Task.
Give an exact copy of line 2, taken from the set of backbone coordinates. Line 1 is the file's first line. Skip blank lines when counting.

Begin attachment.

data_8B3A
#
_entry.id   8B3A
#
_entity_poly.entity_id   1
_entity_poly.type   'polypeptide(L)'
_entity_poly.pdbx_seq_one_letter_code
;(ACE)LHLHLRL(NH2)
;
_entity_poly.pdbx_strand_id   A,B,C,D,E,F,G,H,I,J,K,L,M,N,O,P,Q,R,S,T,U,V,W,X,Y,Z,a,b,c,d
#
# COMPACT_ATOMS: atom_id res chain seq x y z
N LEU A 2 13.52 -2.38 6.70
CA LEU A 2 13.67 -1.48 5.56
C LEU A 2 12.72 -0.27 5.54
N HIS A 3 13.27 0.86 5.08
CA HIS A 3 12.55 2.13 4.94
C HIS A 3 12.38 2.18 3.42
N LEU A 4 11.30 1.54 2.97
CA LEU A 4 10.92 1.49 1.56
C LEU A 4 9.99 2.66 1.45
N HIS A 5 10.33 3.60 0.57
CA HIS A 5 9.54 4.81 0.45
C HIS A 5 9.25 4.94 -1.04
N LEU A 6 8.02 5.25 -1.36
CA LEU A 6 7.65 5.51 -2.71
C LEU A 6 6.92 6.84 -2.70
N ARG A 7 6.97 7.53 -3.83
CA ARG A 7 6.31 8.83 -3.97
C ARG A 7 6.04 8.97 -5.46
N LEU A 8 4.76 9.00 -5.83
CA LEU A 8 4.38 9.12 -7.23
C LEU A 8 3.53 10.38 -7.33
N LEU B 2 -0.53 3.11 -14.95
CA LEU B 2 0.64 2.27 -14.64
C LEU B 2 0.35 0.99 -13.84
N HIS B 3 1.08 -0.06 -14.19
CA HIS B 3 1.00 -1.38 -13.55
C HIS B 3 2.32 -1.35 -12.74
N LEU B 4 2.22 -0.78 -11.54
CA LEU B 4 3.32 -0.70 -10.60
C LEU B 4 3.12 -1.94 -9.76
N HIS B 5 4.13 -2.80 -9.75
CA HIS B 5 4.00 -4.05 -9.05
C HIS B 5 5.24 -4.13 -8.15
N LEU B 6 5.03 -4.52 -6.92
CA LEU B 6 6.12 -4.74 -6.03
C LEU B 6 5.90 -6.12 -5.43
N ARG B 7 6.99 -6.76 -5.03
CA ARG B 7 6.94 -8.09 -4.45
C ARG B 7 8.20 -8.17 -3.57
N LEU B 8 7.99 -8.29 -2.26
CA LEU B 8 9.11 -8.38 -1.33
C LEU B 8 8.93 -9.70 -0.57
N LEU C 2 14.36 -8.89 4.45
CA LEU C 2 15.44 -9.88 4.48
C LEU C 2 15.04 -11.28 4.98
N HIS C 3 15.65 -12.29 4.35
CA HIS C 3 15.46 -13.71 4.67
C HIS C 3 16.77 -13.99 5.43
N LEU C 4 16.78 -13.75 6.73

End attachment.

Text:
#